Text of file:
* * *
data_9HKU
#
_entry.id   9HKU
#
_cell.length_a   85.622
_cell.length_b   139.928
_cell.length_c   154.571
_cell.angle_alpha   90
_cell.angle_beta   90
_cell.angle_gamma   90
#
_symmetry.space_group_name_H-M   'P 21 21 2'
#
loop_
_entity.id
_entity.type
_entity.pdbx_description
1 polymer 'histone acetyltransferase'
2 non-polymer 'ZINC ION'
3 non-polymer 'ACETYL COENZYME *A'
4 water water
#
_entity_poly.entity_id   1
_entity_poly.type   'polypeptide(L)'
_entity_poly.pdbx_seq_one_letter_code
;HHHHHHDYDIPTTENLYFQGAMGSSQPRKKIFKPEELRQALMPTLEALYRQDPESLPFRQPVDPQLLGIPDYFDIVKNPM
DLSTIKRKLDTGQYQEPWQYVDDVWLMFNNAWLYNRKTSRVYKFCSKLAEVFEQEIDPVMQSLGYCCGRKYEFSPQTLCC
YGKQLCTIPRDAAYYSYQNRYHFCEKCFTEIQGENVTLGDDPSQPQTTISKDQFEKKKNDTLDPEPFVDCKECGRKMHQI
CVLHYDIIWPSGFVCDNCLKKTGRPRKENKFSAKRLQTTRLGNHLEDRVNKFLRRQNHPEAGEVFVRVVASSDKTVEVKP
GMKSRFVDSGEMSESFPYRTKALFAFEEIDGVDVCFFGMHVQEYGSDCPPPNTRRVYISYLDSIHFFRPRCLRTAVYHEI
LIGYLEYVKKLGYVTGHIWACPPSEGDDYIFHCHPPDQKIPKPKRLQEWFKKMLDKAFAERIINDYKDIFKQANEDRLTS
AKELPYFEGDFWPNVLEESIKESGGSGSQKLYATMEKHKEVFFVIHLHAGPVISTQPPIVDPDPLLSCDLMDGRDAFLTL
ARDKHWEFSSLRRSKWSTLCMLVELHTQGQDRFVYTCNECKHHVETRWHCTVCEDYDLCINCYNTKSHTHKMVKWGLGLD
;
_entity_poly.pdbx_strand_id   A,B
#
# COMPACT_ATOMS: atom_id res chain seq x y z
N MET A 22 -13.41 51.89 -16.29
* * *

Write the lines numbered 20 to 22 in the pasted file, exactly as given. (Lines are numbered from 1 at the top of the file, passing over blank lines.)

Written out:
3 non-polymer 'ACETYL COENZYME *A'
4 water water
#